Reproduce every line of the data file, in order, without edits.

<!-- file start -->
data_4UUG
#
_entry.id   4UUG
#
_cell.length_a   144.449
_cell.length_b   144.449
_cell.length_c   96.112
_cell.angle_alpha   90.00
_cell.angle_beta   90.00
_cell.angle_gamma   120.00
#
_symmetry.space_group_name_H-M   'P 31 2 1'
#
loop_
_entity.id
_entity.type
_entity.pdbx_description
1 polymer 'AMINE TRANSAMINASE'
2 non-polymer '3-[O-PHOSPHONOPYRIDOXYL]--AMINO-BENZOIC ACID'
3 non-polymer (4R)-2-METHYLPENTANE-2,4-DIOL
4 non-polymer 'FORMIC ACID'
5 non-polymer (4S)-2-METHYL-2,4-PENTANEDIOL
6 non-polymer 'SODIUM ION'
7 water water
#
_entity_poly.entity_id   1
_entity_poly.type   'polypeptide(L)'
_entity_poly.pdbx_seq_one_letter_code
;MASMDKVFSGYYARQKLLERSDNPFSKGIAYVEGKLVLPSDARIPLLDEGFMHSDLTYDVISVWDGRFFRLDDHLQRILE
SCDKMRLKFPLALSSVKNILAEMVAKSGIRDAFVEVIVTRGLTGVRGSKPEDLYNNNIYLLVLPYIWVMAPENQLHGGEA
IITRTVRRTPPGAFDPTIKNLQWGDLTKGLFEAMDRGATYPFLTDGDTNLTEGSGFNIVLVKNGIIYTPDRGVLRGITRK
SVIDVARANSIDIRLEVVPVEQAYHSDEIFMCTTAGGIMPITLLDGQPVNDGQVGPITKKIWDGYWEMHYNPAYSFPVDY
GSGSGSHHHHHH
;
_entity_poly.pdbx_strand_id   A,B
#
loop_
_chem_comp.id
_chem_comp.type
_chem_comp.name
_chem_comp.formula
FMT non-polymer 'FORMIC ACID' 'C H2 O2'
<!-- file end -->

data_4UUG
#
_entry.id   4UUG
#
_cell.length_a   144.449
_cell.length_b   144.449
_cell.length_c   96.112
_cell.angle_alpha   90.00
_cell.angle_beta   90.00
_cell.angle_gamma   120.00
#
_symmetry.space_group_name_H-M   'P 31 2 1'
#
loop_
_entity.id
_entity.type
_entity.pdbx_description
1 polymer 'AMINE TRANSAMINASE'
2 non-polymer '3-[O-PHOSPHONOPYRIDOXYL]--AMINO-BENZOIC ACID'
3 non-polymer (4R)-2-METHYLPENTANE-2,4-DIOL
4 non-polymer 'FORMIC ACID'
5 non-polymer (4S)-2-METHYL-2,4-PENTANEDIOL
6 non-polymer 'SODIUM ION'
7 water water
#
_entity_poly.entity_id   1
_entity_poly.type   'polypeptide(L)'
_entity_poly.pdbx_seq_one_letter_code
;MASMDKVFSGYYARQKLLERSDNPFSKGIAYVEGKLVLPSDARIPLLDEGFMHSDLTYDVISVWDGRFFRLDDHLQRILE
SCDKMRLKFPLALSSVKNILAEMVAKSGIRDAFVEVIVTRGLTGVRGSKPEDLYNNNIYLLVLPYIWVMAPENQLHGGEA
IITRTVRRTPPGAFDPTIKNLQWGDLTKGLFEAMDRGATYPFLTDGDTNLTEGSGFNIVLVKNGIIYTPDRGVLRGITRK
SVIDVARANSIDIRLEVVPVEQAYHSDEIFMCTTAGGIMPITLLDGQPVNDGQVGPITKKIWDGYWEMHYNPAYSFPVDY
GSGSGSHHHHHH
;
_entity_poly.pdbx_strand_id   A,B
#
loop_
_chem_comp.id
_chem_comp.type
_chem_comp.name
_chem_comp.formula
FMT non-polymer 'FORMIC ACID' 'C H2 O2'